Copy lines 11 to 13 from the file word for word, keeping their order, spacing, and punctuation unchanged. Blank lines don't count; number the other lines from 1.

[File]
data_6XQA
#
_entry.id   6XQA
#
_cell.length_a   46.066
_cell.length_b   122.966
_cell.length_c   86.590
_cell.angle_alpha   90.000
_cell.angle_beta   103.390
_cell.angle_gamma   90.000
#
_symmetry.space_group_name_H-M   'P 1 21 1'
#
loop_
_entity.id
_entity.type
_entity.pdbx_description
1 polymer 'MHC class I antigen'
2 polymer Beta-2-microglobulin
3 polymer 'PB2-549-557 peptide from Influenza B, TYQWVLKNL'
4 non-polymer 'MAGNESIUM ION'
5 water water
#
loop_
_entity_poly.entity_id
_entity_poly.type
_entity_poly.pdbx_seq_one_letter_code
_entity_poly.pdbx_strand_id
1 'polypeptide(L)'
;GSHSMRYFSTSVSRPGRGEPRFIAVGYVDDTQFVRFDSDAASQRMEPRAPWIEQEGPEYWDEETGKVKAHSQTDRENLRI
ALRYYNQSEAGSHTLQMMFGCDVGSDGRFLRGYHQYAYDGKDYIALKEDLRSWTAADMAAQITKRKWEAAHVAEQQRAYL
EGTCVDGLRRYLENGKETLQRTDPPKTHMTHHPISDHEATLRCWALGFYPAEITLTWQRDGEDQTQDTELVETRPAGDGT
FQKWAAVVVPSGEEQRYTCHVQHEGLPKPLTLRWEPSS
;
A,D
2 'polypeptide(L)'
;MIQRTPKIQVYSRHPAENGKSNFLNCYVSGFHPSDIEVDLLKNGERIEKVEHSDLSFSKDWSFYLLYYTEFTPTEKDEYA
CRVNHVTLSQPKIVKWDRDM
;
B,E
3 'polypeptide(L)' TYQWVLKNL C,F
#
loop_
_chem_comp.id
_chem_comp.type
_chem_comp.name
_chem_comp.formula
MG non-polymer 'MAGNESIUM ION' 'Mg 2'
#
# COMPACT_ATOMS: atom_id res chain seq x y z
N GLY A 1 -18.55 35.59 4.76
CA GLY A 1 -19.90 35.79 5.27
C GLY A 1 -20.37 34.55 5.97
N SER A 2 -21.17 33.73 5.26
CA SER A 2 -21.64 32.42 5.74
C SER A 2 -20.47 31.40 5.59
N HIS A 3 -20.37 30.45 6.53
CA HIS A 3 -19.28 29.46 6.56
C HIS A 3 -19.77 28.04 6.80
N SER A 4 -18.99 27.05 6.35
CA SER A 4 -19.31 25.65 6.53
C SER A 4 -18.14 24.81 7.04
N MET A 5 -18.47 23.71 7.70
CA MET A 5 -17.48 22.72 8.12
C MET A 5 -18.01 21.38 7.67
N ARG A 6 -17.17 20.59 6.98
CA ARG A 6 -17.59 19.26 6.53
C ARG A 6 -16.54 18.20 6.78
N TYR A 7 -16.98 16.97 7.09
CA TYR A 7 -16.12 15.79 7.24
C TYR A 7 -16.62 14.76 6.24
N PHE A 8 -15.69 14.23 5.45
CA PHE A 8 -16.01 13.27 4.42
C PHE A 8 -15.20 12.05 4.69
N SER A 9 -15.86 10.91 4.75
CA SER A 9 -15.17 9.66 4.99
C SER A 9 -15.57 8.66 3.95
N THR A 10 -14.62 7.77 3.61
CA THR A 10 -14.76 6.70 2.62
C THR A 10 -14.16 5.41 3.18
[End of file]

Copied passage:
#
_symmetry.space_group_name_H-M   'P 1 21 1'
#